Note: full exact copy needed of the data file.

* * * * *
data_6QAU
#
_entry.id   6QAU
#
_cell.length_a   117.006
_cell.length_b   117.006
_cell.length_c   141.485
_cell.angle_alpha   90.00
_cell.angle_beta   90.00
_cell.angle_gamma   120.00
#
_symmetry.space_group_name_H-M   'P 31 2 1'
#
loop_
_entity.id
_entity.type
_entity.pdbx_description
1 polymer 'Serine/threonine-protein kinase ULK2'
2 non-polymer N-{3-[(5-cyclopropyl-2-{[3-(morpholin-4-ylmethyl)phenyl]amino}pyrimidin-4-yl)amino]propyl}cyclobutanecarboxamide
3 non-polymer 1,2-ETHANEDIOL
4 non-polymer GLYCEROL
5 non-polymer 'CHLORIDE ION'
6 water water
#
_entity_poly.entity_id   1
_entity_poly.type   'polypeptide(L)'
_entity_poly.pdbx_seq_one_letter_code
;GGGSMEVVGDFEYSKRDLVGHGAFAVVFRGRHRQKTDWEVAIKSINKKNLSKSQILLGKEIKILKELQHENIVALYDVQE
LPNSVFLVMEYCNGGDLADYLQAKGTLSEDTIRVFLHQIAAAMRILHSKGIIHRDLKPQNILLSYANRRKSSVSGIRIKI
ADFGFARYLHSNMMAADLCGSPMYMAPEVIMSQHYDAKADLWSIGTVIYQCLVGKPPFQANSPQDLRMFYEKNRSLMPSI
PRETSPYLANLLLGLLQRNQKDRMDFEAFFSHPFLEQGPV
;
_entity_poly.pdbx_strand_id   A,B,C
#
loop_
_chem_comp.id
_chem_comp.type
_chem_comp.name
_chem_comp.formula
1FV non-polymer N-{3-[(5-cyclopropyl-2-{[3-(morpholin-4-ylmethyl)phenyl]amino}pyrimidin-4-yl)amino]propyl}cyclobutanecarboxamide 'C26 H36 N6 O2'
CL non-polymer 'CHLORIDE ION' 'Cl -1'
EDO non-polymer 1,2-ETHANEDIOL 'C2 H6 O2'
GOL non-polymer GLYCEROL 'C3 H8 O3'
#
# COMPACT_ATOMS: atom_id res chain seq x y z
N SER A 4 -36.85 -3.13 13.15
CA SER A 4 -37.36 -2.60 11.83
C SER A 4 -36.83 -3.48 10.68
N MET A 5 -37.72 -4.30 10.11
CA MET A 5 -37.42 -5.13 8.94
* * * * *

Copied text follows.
data_6QAU
#
_entry.id   6QAU
#
_cell.length_a   117.006
_cell.length_b   117.006
_cell.length_c   141.485
_cell.angle_alpha   90.00
_cell.angle_beta   90.00
_cell.angle_gamma   120.00
#
_symmetry.space_group_name_H-M   'P 31 2 1'
#
loop_
_entity.id
_entity.type
_entity.pdbx_description
1 polymer 'Serine/threonine-protein kinase ULK2'
2 non-polymer N-{3-[(5-cyclopropyl-2-{[3-(morpholin-4-ylmethyl)phenyl]amino}pyrimidin-4-yl)amino]propyl}cyclobutanecarboxamide
3 non-polymer 1,2-ETHANEDIOL
4 non-polymer GLYCEROL
5 non-polymer 'CHLORIDE ION'
6 water water
#
_entity_poly.entity_id   1
_entity_poly.type   'polypeptide(L)'
_entity_poly.pdbx_seq_one_letter_code
;GGGSMEVVGDFEYSKRDLVGHGAFAVVFRGRHRQKTDWEVAIKSINKKNLSKSQILLGKEIKILKELQHENIVALYDVQE
LPNSVFLVMEYCNGGDLADYLQAKGTLSEDTIRVFLHQIAAAMRILHSKGIIHRDLKPQNILLSYANRRKSSVSGIRIKI
ADFGFARYLHSNMMAADLCGSPMYMAPEVIMSQHYDAKADLWSIGTVIYQCLVGKPPFQANSPQDLRMFYEKNRSLMPSI
PRETSPYLANLLLGLLQRNQKDRMDFEAFFSHPFLEQGPV
;
_entity_poly.pdbx_strand_id   A,B,C
#
loop_
_chem_comp.id
_chem_comp.type
_chem_comp.name
_chem_comp.formula
1FV non-polymer N-{3-[(5-cyclopropyl-2-{[3-(morpholin-4-ylmethyl)phenyl]amino}pyrimidin-4-yl)amino]propyl}cyclobutanecarboxamide 'C26 H36 N6 O2'
CL non-polymer 'CHLORIDE ION' 'Cl -1'
EDO non-polymer 1,2-ETHANEDIOL 'C2 H6 O2'
GOL non-polymer GLYCEROL 'C3 H8 O3'
#
# COMPACT_ATOMS: atom_id res chain seq x y z
N SER A 4 -36.85 -3.13 13.15
CA SER A 4 -37.36 -2.60 11.83
C SER A 4 -36.83 -3.48 10.68
N MET A 5 -37.72 -4.30 10.11
CA MET A 5 -37.42 -5.13 8.94